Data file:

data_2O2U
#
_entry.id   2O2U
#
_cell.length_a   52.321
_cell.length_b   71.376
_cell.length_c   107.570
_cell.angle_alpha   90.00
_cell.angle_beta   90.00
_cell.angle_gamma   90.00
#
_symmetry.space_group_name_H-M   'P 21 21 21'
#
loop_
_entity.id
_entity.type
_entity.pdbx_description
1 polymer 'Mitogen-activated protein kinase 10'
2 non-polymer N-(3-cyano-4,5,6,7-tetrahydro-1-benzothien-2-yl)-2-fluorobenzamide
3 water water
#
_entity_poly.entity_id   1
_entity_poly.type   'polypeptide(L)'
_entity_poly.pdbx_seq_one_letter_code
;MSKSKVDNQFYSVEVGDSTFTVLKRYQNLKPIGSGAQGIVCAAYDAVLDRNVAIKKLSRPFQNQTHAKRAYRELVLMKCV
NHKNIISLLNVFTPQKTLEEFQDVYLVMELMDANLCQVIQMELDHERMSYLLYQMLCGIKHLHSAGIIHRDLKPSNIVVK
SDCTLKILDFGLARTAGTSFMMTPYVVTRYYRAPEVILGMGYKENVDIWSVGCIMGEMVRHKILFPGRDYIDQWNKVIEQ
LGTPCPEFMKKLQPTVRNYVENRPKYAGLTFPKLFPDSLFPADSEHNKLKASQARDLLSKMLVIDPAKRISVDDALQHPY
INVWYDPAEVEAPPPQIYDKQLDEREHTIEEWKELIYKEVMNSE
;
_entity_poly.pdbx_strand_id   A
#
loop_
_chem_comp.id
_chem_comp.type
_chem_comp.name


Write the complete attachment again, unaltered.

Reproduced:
data_2O2U
#
_entry.id   2O2U
#
_cell.length_a   52.321
_cell.length_b   71.376
_cell.length_c   107.570
_cell.angle_alpha   90.00
_cell.angle_beta   90.00
_cell.angle_gamma   90.00
#
_symmetry.space_group_name_H-M   'P 21 21 21'
#
loop_
_entity.id
_entity.type
_entity.pdbx_description
1 polymer 'Mitogen-activated protein kinase 10'
2 non-polymer N-(3-cyano-4,5,6,7-tetrahydro-1-benzothien-2-yl)-2-fluorobenzamide
3 water water
#
_entity_poly.entity_id   1
_entity_poly.type   'polypeptide(L)'
_entity_poly.pdbx_seq_one_letter_code
;MSKSKVDNQFYSVEVGDSTFTVLKRYQNLKPIGSGAQGIVCAAYDAVLDRNVAIKKLSRPFQNQTHAKRAYRELVLMKCV
NHKNIISLLNVFTPQKTLEEFQDVYLVMELMDANLCQVIQMELDHERMSYLLYQMLCGIKHLHSAGIIHRDLKPSNIVVK
SDCTLKILDFGLARTAGTSFMMTPYVVTRYYRAPEVILGMGYKENVDIWSVGCIMGEMVRHKILFPGRDYIDQWNKVIEQ
LGTPCPEFMKKLQPTVRNYVENRPKYAGLTFPKLFPDSLFPADSEHNKLKASQARDLLSKMLVIDPAKRISVDDALQHPY
INVWYDPAEVEAPPPQIYDKQLDEREHTIEEWKELIYKEVMNSE
;
_entity_poly.pdbx_strand_id   A
#
loop_
_chem_comp.id
_chem_comp.type
_chem_comp.name